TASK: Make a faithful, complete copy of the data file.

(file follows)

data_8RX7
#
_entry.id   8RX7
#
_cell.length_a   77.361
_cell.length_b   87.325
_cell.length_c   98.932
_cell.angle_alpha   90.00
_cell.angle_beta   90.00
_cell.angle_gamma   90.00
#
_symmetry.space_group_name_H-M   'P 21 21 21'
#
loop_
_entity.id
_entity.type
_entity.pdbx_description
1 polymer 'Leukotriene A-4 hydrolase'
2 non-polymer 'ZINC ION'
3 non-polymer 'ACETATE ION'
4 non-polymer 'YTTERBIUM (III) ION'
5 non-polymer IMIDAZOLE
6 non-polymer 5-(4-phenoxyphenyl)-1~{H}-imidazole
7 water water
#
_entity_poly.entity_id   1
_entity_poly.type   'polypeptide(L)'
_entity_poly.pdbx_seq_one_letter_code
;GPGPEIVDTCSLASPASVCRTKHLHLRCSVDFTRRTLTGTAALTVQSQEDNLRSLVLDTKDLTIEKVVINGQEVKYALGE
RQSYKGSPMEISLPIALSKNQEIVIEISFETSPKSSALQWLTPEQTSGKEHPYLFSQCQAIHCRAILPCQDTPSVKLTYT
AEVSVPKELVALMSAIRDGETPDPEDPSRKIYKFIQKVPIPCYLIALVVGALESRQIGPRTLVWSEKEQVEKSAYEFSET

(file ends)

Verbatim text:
data_8RX7
#
_entry.id   8RX7
#
_cell.length_a   77.361
_cell.length_b   87.325
_cell.length_c   98.932
_cell.angle_alpha   90.00
_cell.angle_beta   90.00
_cell.angle_gamma   90.00
#
_symmetry.space_group_name_H-M   'P 21 21 21'
#
loop_
_entity.id
_entity.type
_entity.pdbx_description
1 polymer 'Leukotriene A-4 hydrolase'
2 non-polymer 'ZINC ION'
3 non-polymer 'ACETATE ION'
4 non-polymer 'YTTERBIUM (III) ION'
5 non-polymer IMIDAZOLE
6 non-polymer 5-(4-phenoxyphenyl)-1~{H}-imidazole
7 water water
#
_entity_poly.entity_id   1
_entity_poly.type   'polypeptide(L)'
_entity_poly.pdbx_seq_one_letter_code
;GPGPEIVDTCSLASPASVCRTKHLHLRCSVDFTRRTLTGTAALTVQSQEDNLRSLVLDTKDLTIEKVVINGQEVKYALGE
RQSYKGSPMEISLPIALSKNQEIVIEISFETSPKSSALQWLTPEQTSGKEHPYLFSQCQAIHCRAILPCQDTPSVKLTYT
AEVSVPKELVALMSAIRDGETPDPEDPSRKIYKFIQKVPIPCYLIALVVGALESRQIGPRTLVWSEKEQVEKSAYEFSET